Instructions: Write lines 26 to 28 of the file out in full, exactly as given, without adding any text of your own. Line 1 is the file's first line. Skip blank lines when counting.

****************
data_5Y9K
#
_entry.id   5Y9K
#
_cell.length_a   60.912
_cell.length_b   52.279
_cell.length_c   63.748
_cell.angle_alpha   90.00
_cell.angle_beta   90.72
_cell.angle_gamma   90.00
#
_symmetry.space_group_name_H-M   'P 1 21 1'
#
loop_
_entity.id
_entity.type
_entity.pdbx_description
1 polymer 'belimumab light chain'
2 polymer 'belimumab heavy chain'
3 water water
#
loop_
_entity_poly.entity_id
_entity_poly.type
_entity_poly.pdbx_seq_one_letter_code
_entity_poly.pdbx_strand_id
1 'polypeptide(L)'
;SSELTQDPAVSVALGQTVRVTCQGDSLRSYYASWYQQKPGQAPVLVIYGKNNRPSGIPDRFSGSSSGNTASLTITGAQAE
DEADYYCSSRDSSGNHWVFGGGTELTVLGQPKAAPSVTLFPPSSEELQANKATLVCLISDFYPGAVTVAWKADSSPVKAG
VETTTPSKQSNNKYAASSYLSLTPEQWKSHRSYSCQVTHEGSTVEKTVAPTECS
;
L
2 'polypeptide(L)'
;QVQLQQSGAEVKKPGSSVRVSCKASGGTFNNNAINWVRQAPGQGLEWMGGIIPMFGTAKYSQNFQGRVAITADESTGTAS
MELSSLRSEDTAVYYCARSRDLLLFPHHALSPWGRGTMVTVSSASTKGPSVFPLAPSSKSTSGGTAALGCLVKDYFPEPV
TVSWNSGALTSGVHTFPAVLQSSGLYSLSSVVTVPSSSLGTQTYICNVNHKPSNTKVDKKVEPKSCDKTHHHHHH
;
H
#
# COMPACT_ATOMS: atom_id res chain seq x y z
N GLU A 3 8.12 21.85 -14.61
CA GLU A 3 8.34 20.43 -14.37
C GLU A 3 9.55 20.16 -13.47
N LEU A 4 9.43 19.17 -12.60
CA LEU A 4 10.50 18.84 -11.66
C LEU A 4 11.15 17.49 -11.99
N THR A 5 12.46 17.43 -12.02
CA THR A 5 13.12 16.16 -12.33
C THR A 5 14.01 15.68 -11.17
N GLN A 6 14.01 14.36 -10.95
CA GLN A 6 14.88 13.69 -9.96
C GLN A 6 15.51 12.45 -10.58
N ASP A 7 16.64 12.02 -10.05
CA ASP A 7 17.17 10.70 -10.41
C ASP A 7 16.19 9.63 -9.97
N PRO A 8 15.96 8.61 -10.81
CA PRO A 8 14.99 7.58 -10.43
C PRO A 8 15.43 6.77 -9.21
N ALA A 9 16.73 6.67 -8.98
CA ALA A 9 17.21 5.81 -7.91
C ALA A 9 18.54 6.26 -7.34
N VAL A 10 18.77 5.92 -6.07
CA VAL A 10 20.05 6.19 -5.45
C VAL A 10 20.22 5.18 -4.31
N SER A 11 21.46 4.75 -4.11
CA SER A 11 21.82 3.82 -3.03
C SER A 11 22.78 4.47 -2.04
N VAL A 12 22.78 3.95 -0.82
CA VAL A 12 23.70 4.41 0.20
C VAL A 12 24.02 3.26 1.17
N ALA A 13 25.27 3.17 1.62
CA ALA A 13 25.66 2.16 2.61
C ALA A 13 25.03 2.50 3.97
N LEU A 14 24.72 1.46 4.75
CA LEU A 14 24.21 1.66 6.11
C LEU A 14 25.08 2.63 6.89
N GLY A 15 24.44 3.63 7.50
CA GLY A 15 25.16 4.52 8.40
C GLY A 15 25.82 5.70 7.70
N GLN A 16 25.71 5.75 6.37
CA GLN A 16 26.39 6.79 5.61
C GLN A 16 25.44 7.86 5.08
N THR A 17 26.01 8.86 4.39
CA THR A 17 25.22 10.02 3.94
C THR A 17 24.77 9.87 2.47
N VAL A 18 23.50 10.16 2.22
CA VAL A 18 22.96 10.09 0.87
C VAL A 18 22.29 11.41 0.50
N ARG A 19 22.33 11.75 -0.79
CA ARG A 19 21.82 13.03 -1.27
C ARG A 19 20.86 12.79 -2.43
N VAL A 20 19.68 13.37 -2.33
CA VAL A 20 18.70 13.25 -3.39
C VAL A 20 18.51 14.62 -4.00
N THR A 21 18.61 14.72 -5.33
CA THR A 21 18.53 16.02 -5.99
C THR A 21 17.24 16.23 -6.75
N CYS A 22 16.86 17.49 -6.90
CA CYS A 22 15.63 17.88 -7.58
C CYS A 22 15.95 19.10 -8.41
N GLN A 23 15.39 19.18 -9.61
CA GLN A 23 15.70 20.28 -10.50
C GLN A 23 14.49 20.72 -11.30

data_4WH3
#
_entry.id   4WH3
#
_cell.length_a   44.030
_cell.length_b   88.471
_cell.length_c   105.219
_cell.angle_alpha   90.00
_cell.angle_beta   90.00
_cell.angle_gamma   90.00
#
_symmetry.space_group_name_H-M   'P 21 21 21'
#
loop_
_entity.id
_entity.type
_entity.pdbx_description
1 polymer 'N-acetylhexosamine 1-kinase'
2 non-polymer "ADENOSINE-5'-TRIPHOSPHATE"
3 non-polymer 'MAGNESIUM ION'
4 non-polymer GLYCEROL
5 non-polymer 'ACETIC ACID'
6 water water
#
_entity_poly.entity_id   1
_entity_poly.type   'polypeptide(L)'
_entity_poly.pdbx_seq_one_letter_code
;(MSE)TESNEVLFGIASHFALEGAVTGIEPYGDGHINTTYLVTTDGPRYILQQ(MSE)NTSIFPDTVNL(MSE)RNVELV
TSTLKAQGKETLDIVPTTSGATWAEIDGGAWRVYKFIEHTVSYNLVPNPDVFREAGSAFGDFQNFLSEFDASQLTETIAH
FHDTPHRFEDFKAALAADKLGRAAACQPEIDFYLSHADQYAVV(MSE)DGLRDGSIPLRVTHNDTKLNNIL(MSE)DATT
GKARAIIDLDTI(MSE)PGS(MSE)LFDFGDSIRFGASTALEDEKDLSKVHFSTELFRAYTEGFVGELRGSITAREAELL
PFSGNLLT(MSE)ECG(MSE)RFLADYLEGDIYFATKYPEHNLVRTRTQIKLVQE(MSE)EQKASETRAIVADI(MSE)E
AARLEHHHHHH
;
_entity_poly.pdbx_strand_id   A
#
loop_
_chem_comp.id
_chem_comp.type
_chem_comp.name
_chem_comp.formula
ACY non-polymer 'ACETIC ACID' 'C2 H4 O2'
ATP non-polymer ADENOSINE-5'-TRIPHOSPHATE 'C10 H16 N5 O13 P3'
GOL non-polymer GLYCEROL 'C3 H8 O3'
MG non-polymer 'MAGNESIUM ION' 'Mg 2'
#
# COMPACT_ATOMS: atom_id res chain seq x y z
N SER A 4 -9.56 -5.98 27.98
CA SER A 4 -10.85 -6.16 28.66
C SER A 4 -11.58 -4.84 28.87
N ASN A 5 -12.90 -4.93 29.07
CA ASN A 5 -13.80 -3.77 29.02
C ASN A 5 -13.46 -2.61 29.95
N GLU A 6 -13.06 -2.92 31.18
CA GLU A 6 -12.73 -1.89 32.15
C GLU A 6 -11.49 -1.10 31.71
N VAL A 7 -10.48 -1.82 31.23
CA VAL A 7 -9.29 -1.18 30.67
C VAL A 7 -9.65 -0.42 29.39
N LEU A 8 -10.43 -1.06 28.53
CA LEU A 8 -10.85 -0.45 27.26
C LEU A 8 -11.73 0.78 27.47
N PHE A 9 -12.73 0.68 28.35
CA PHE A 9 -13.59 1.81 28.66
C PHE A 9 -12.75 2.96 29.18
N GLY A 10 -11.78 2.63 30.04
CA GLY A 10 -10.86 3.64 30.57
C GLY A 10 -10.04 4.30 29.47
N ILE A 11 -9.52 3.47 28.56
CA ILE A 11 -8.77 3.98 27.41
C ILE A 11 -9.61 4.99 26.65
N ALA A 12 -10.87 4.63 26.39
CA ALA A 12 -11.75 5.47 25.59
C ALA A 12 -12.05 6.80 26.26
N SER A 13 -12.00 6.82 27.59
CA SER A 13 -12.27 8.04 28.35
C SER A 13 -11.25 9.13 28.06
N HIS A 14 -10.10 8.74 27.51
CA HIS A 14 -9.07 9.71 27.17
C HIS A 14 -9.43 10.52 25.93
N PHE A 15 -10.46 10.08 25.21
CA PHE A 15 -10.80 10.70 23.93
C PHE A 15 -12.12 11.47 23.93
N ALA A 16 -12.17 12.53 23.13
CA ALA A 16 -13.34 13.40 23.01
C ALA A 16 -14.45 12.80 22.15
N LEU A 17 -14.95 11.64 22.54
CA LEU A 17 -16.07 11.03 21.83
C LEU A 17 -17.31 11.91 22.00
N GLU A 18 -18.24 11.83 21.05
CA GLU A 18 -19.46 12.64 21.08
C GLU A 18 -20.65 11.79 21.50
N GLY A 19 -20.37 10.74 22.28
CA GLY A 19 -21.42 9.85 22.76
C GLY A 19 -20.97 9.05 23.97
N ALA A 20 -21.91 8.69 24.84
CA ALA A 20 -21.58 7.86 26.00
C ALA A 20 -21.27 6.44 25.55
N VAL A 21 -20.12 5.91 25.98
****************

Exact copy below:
_entity_poly.pdbx_strand_id
1 'polypeptide(L)'
;SSELTQDPAVSVALGQTVRVTCQGDSLRSYYASWYQQKPGQAPVLVIYGKNNRPSGIPDRFSGSSSGNTASLTITGAQAE